without an election at all, and Singaporeans just go along with it, as they always have. State propaganda has primed the citizenry into a parent-child relationship with the ruling People’s Action Party (PAP). The PAP knows best and the citizens are willful children who just need to be steered in the right direction.n Singapore, political successions are rarely murky. Singapore’s political positions are chosen to ensure a smooth transition with no shock to the stock market or to investors. The leadership announces it when the time is right, sometimes
Put another way, Singapore functions like a well-oiled machine. Every single aspect of it is carefully regulated, with the fear that one hair off course would spell disaster being the overarching narrative of the city-state.
Singapore’s first prime minister was Lee Kuan Yew. His eldest son, Lee Hsien Loong, is the current prime minister. Dynastic politics is common in many Southeast Asian states, though it is often whitewashed as “meritocracy.” In 1990, when Goh Chok Tong became prime minister, there was a public spat between himself and his predecessor, the elder Lee. Goh insinuated that perhaps he was not Lee’s choice — because he wasn’t a Lee.
The Lees run Singapore, and patronage by the Lees is the biggest factor in the rise of a political star. There is even talk of the current prime minister’s son, Li Hongyi, entering politics, which would mean a third Lee in power within 70 years of independence or one for every generation.
Lee Hsien Loong is now 70 years old and seems to be tired. For now, however, it isn’t his son who is poised to take over his post, but current Finance Minister Lawrence Wong.
It’s not yet clear what role Lee Hsien Loong will have once Wong becomes prime minister. But he could well take the same path as his father. Even with Goh in the seat of power from 1990 to 2004, the elder Lee remained in the role of senior minister, which was created specifically to keep him in government. Lee Kuan Yew was always the backseat driver, and it is a common belief that even though he stepped aside, he never stepped down.
When Goh vacated the seat for Lee Hsien Loong, the elder Lee became minister mentor, a position which was again created to keep him around. These musical chairs of posts for the first Lee meant there was not much fear around succession when Lee — or at least a Lee — seemed to always remain in power. (The elder Lee eventually retired from government in 2011.)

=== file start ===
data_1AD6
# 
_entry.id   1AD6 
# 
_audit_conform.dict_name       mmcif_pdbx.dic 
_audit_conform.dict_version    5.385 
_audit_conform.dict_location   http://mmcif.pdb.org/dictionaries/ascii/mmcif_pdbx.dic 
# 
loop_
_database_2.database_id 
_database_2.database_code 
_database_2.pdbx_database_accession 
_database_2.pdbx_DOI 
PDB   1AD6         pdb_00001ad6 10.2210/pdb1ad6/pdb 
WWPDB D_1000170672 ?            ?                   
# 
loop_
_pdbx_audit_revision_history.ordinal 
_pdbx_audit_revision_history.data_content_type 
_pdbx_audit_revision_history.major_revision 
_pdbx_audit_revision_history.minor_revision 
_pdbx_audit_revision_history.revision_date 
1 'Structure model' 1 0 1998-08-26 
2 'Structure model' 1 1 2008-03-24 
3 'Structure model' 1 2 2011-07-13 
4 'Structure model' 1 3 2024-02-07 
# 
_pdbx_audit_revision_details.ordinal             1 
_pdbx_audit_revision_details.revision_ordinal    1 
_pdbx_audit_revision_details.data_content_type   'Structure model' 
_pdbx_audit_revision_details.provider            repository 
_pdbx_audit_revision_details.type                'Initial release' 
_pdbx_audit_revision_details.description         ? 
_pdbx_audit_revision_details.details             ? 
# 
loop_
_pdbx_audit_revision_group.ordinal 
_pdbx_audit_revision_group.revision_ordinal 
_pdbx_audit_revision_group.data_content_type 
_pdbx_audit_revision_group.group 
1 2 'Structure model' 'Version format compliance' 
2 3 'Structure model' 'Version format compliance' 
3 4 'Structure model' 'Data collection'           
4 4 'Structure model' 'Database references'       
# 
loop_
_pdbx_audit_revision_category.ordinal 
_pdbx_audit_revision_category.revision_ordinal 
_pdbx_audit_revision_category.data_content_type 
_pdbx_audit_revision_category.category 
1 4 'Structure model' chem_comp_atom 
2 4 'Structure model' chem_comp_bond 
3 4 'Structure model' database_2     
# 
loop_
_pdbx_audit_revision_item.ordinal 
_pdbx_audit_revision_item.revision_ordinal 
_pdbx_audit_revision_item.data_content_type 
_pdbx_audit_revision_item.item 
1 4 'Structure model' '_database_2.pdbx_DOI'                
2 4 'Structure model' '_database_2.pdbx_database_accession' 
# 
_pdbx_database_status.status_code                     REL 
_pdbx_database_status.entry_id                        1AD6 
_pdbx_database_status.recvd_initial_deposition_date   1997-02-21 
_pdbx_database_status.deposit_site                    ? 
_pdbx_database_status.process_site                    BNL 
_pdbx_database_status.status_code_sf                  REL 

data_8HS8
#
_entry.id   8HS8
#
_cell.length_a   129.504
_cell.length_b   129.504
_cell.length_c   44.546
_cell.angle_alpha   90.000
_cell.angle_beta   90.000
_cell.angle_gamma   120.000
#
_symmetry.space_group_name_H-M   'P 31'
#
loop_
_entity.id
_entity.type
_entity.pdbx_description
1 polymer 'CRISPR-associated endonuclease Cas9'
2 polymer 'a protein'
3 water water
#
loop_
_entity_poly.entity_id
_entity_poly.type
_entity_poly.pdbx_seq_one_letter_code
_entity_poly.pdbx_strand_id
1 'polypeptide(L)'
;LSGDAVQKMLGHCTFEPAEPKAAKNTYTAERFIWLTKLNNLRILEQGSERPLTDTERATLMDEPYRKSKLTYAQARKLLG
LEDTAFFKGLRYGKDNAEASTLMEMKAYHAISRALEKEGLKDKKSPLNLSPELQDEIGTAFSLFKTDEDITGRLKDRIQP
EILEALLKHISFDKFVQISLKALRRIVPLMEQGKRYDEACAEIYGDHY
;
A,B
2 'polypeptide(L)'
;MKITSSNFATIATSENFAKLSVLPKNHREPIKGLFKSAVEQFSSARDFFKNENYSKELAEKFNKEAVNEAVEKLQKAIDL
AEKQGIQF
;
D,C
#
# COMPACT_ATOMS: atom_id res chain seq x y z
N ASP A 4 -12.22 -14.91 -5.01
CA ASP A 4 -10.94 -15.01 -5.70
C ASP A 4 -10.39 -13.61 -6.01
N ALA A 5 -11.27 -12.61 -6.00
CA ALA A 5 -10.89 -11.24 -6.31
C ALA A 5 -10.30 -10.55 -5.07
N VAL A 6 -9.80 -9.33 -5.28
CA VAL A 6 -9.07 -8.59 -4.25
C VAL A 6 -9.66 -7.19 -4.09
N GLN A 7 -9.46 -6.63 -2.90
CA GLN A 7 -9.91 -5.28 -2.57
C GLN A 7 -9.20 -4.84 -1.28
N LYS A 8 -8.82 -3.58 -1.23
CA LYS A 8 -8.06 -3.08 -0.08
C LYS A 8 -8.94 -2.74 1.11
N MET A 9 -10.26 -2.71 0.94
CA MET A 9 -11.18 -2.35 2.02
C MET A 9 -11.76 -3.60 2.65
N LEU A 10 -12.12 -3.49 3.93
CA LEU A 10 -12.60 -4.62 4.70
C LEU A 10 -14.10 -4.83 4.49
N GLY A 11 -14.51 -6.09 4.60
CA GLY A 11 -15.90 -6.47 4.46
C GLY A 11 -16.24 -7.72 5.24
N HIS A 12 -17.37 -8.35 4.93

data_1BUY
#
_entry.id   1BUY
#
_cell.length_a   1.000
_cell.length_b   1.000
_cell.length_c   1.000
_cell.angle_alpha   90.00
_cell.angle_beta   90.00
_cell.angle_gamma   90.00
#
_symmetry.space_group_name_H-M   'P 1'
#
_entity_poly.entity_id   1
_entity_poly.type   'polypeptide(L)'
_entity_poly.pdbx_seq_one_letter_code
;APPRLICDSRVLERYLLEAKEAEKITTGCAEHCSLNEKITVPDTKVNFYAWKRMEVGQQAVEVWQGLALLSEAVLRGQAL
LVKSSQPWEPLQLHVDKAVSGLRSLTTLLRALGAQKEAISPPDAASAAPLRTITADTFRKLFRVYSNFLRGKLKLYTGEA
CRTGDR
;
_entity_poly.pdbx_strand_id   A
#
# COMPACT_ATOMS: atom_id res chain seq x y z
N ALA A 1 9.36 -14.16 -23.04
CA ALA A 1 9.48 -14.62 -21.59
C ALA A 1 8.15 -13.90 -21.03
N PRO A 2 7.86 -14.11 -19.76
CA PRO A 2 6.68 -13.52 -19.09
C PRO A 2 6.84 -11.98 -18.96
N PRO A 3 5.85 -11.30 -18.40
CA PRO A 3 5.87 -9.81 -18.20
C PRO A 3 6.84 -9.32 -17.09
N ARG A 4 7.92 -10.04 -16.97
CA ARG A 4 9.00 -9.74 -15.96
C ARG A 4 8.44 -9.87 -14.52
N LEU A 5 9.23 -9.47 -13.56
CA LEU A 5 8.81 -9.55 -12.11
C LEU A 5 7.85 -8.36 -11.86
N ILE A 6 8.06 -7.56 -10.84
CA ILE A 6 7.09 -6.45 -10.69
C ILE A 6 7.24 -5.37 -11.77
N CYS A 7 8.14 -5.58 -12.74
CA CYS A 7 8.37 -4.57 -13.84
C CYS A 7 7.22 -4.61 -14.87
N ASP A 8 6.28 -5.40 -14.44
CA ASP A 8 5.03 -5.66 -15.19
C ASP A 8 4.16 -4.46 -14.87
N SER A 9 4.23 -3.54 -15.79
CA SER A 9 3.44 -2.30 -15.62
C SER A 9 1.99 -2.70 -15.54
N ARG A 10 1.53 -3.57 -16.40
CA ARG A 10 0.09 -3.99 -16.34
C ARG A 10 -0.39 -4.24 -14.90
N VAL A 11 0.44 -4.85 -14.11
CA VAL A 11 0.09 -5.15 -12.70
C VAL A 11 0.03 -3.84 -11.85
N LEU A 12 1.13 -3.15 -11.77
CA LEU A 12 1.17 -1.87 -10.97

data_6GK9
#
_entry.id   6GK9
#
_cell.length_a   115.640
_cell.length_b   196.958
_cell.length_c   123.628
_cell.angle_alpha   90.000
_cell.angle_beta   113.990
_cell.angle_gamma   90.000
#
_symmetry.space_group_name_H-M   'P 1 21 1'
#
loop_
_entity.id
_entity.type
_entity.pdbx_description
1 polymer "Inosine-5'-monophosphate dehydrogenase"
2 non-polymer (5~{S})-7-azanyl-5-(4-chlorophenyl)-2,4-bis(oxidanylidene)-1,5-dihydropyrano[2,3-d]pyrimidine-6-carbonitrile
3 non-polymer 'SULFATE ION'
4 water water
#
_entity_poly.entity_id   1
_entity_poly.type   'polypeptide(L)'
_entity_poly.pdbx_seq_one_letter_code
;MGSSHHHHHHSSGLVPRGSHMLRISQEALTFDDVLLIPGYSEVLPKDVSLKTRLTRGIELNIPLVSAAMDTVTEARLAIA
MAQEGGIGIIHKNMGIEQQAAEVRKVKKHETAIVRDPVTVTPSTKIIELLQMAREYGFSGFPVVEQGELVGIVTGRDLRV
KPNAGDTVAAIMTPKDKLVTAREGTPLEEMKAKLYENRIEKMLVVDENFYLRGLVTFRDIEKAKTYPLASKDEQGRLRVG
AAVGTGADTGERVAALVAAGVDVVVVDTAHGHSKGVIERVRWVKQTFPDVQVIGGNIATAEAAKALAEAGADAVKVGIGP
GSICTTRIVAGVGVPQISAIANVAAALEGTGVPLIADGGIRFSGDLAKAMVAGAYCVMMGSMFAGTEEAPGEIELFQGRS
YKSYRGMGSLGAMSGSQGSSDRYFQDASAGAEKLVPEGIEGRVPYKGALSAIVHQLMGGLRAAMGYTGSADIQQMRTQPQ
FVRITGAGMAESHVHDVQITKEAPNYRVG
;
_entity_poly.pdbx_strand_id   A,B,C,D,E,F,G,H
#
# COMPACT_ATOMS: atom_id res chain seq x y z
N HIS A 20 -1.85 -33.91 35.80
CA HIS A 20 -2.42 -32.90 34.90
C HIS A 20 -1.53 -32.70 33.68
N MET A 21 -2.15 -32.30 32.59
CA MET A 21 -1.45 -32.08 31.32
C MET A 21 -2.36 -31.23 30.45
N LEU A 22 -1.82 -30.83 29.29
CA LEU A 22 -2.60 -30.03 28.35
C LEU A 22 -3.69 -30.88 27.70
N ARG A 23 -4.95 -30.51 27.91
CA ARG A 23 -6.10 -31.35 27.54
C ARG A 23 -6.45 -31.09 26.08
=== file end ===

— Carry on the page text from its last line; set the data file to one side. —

Since Lee Kuan Yew’s death in 2015, however, the succession process has not been as smooth or well planned. The search for a successor has been ongoing since 2016, when six men vying for the job were discussed in the national media. They were, in fact, interchangeable: all heterosexual, ethnic Chinese men with similar qualifications and backgrounds. The new prime minister was not going to break new ground.
Lee Hsien Loong’s first choice as his successor was Heng Swee Keat. But then Heng performed badly in the 2020 general election, an ominous sign for the man then being groomed for the top job. Heng shocked everyone by stepping aside as the next in line, and Singapore spent four more years searching for its next leader.
Yet for all the public speculation, the actual selection process for a leader remains opaque, even to many Singaporeans. The public is either given a name or a number of them, from which list the eventual winner is whittled down over the next year or two. But the choice of the contenders, as well as the eventual choice of successor, remains shrouded in secrecy. The PAP’s cadre does the choosing, and the people are required to accept their choice.
This is somewhat similar to the Westminster system in most British post-colonial states. In the United Kingdom, for example, it is the Tories or Labour Party that comes to power, and then leaders are chosen (or unchosen sometimes) from within the party. These processes, though, tend to be fairly transparent.
In contrast, the reasons for the choice of a potential contender for prime minister are unclear in Singapore. For Goh, he was the former defense minister but was also clearly considered a seat-warmer for the true heir, Lee Hsien Loong. Lawrence Wong, the man currently slated to be the next prime minister, has held many portfolios, including education and national development. But his most influential role appears to have been as principal private secretary for the second Lee.